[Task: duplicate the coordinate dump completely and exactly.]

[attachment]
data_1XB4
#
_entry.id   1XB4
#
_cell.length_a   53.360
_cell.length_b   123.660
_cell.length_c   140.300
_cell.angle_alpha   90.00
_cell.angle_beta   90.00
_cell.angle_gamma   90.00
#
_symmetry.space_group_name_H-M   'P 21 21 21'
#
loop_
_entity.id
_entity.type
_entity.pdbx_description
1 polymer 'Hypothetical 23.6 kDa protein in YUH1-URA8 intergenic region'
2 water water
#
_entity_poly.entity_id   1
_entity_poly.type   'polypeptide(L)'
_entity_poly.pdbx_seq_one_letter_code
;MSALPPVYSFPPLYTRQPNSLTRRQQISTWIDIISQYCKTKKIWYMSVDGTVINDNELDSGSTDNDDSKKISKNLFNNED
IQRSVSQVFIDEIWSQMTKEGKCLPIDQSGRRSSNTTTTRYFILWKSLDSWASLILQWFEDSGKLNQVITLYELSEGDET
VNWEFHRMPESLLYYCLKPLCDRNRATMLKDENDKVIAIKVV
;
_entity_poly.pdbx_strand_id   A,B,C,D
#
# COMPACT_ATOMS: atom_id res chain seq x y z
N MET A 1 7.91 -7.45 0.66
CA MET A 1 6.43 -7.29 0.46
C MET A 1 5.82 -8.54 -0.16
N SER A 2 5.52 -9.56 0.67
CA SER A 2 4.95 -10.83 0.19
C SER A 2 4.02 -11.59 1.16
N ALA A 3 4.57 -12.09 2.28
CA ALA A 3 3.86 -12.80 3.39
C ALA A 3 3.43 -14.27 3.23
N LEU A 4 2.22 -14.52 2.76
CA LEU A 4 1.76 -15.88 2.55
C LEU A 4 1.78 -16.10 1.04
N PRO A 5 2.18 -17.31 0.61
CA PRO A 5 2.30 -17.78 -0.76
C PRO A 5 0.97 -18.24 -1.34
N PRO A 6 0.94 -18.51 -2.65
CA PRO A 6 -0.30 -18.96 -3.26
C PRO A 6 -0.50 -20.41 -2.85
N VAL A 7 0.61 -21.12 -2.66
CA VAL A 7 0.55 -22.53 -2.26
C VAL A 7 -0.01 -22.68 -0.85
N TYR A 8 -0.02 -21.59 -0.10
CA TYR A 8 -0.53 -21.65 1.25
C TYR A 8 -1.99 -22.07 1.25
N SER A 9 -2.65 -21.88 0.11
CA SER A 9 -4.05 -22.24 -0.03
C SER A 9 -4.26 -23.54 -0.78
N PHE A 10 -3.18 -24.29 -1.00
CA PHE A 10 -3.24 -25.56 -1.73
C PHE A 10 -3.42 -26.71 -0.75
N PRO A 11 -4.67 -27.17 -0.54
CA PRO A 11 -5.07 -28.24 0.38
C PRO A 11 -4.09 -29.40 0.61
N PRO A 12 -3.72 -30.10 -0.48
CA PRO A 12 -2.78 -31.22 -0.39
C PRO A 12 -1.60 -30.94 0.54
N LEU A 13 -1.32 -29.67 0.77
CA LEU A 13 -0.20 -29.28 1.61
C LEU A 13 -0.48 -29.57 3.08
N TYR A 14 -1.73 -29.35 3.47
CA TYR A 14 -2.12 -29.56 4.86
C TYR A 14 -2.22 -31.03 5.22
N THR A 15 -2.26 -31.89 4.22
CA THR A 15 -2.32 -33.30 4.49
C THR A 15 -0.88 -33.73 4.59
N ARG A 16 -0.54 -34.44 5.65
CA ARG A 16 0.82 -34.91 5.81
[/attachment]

data_1XB4
#
_entry.id   1XB4
#
_cell.length_a   53.360
_cell.length_b   123.660
_cell.length_c   140.300
_cell.angle_alpha   90.00
_cell.angle_beta   90.00
_cell.angle_gamma   90.00
#
_symmetry.space_group_name_H-M   'P 21 21 21'
#
loop_
_entity.id
_entity.type
_entity.pdbx_description
1 polymer 'Hypothetical 23.6 kDa protein in YUH1-URA8 intergenic region'
2 water water
#
_entity_poly.entity_id   1
_entity_poly.type   'polypeptide(L)'
_entity_poly.pdbx_seq_one_letter_code
;MSALPPVYSFPPLYTRQPNSLTRRQQISTWIDIISQYCKTKKIWYMSVDGTVINDNELDSGSTDNDDSKKISKNLFNNED
IQRSVSQVFIDEIWSQMTKEGKCLPIDQSGRRSSNTTTTRYFILWKSLDSWASLILQWFEDSGKLNQVITLYELSEGDET
VNWEFHRMPESLLYYCLKPLCDRNRATMLKDENDKVIAIKVV
;
_entity_poly.pdbx_strand_id   A,B,C,D
#
# COMPACT_ATOMS: atom_id res chain seq x y z
N MET A 1 7.91 -7.45 0.66
CA MET A 1 6.43 -7.29 0.46
C MET A 1 5.82 -8.54 -0.16
N SER A 2 5.52 -9.56 0.67
CA SER A 2 4.95 -10.83 0.19
C SER A 2 4.02 -11.59 1.16
N ALA A 3 4.57 -12.09 2.28
CA ALA A 3 3.86 -12.80 3.39
C ALA A 3 3.43 -14.27 3.23
N LEU A 4 2.22 -14.52 2.76
CA LEU A 4 1.76 -15.88 2.55
C LEU A 4 1.78 -16.10 1.04
N PRO A 5 2.18 -17.31 0.61
CA PRO A 5 2.30 -17.78 -0.76
C PRO A 5 0.97 -18.24 -1.34
N PRO A 6 0.94 -18.51 -2.65
CA PRO A 6 -0.30 -18.96 -3.26
C PRO A 6 -0.50 -20.41 -2.85
N VAL A 7 0.61 -21.12 -2.66
CA VAL A 7 0.55 -22.53 -2.26
C VAL A 7 -0.01 -22.68 -0.85
N TYR A 8 -0.02 -21.59 -0.10
CA TYR A 8 -0.53 -21.65 1.25
C TYR A 8 -1.99 -22.07 1.25
N SER A 9 -2.65 -21.88 0.11
CA SER A 9 -4.05 -22.24 -0.03
C SER A 9 -4.26 -23.54 -0.78
N PHE A 10 -3.18 -24.29 -1.00
CA PHE A 10 -3.24 -25.56 -1.73
C PHE A 10 -3.42 -26.71 -0.75
N PRO A 11 -4.67 -27.17 -0.54
CA PRO A 11 -5.07 -28.24 0.38
C PRO A 11 -4.09 -29.40 0.61
N PRO A 12 -3.72 -30.10 -0.48
CA PRO A 12 -2.78 -31.22 -0.39
C PRO A 12 -1.60 -30.94 0.54
N LEU A 13 -1.32 -29.67 0.77
CA LEU A 13 -0.20 -29.28 1.61
C LEU A 13 -0.48 -29.57 3.08
N TYR A 14 -1.73 -29.35 3.47
CA TYR A 14 -2.12 -29.56 4.86
C TYR A 14 -2.22 -31.03 5.22
N THR A 15 -2.26 -31.89 4.22
CA THR A 15 -2.32 -33.30 4.49
C THR A 15 -0.88 -33.73 4.59
N ARG A 16 -0.54 -34.44 5.65
CA ARG A 16 0.82 -34.91 5.81